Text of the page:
Given increasing interest in social anxiety and social phobia (SP) (also known as social anxiety disorder), a number of measures have been developed to assess symptoms of this common problem. These include clinician administered scales, such as the Brief SP Scale (Davidson et al., 1991) and the Liebowitz Social Anxiety Scale (Liebowitz, 1987), as well as self-report scales such as the Fear of Negative Evaluation and Social Avoidance and Distress Scales (Watson & Friend, 1969), Self-Statements During Public Speaking Scale (Hofmann & DiBartolo, 2000), Social Interaction Anxiety Scale (SIAS; Mattick & Clarke, 1998), SP and Anxiety Inventory (Turner, Beidel, & Dancu, 1996), SP Scale (SPS; Mattick & Clarke, 1998), and the Social Thoughts and Beliefs Scale (Turner, Johnson, Beidel, Heiser, & Lydiard, 2003). Recent reviews of these and other scales for measuring SP symptoms are available elsewhere (e.g., McCabe & Antony, 2002; Orsillo, 2001). One relatively new self-report instrument that shows particular promise is the SP Inventory (SPIN; Connor et al., 2000). At 17 items, it is the briefest of the available self-report instruments for measuring SP severity. Results from the original validation study suggest that the SPIN possesses strong internal consistency, test–retest reliability, convergent validity, discriminative validity, construct validity, and sensitivity for measuring change following pharmacological treatment. In addition, it appears to be a useful screening tool for distinguishing between people with and without SP. Preliminary research has found that a cut off score of 19 is useful for distinguishing between those with SP and nonanxious controls 79% of the time. A follow-up study (Connor, Kobak, Churchill, Katzelnick, & Davidson, 2001) suggested that three items in particular (“Fear of embarrassment causes me to avoid doing things or speaking to people”; “I avoid activities in which I am the center of attention”; “Being embarrassed or looking stupid are among my worse fears”) may be particularly useful for the purpose of screening for SP. A cut off score of 6 on these three items (collectively referred to as the Mini-SPIN) was useful for diagnosing SP 90% of the time in a managed care population. Not surprisingly, the SPIN is quickly becoming a popular measure in SP treatment outcome trials, particularly in the pharmacotherapy literature (Allgulander et al., 2004; Rickels, Mangano, & Khan, 2004; Stein, Fyer, Davidson, Pollack, & Witta, 1999; Stein, Sareen, Hami, & Chao, 2001; Stein, Versiani, Hair, & Kumar, 2002). However, with the exception of a study by Vilete, Coutinho, and Figueira (2004) on a Portuguese translation of the scale, we could find no published psychometric validation studies on the SPIN except for the original study conducted by the developers of the scale. The purpose of the present study is to replicate the initial validation of the SPIN in an independent sample. Like the initial study, the present study examined the internal consistency, test-retest reliability, discriminative validity, convergent validity, and treatment sensitivity of the SPIN by comparing it to measures that are either conceptually distinct (i.e., Depression Anxiety and Stress Scales [DASS], Anxiety Sensitivity Index [ASI]) or conceptually similar (i.e., SIAS, SPS). Specifically, we anticipated that the SPIN would have low to moderate correlations with the DASS since the tripartite model asserts that anxiety and depression have both shared and unique features (Clark & Watson, 1991). Anxiety sensitivity (i.e., fear of physiological symptoms of anxiety) tends to be somewhat elevated in people with SP; in light of this observation, as well as the fact that four of the 17 items on the SPIN describe physiological symptoms, we expected that the SPIN would have low to moderate correlations with the ASI. Finally, we expected that the SPIN would share strong relationships with both the SIAS and SPS because items on these measures appear to assess the same construct. To further evaluate the psychometric properties of the SPIN, we also examined some additional features of the scale in the present study. First, this study compared scores on the SPIN in patients with SP to those in patients with panic disorder with agoraphobia (PDA) and obsessive-compulsive disorder (OCD), to discover whether the SPIN can distinguish among several specific anxiety disorder groups. Second, this study examined the sensitivity of the SPIN to measure changes in symptoms following cognitive behavior therapy (CBT) for SP. Although previous research confirmed the utility of the SPIN as an outcome measure for pharmaceutical trials, this is the first study to report on the utility of the SPIN as a CBT outcome measure.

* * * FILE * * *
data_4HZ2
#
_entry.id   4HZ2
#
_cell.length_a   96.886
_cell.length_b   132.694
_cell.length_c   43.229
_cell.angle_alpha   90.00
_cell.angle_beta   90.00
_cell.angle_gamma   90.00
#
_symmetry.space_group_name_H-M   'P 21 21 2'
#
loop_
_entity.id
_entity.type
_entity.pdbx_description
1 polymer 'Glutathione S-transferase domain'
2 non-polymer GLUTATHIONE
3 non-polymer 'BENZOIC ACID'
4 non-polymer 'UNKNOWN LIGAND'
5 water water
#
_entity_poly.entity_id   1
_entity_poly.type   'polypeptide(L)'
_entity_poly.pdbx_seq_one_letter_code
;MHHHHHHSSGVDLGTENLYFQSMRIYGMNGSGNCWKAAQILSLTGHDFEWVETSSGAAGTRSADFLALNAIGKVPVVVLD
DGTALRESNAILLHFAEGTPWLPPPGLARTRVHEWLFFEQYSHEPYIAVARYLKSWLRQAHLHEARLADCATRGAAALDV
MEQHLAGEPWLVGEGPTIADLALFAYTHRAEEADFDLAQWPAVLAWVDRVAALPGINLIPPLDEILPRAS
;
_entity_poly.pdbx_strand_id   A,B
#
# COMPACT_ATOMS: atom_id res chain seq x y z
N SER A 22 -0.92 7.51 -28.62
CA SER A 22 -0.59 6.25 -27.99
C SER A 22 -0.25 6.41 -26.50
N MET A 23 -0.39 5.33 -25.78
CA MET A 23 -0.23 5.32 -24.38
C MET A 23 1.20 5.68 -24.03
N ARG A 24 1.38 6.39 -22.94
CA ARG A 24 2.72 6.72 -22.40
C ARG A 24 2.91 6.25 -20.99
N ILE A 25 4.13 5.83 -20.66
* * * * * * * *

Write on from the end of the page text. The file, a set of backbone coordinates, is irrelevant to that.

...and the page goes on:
نتیجه گیری انگلیسی
nternal consistency Internal consistency (Cronbach's alpha) was computed for the SPIN total score and each SPIN subscale score, for both the entire sample and the SP group (using only those participants with complete data). For the SP group (n=132n=132), alpha was .92 for the total score, and .85, .82, and .79 for the fear, avoidance, and physiological subscales, respectively. Similarly, for the combined sample (n=251n=251), alpha was .95 for the total score, and .91, .88, and .79 for the fear, avoidance, and physiological subscales.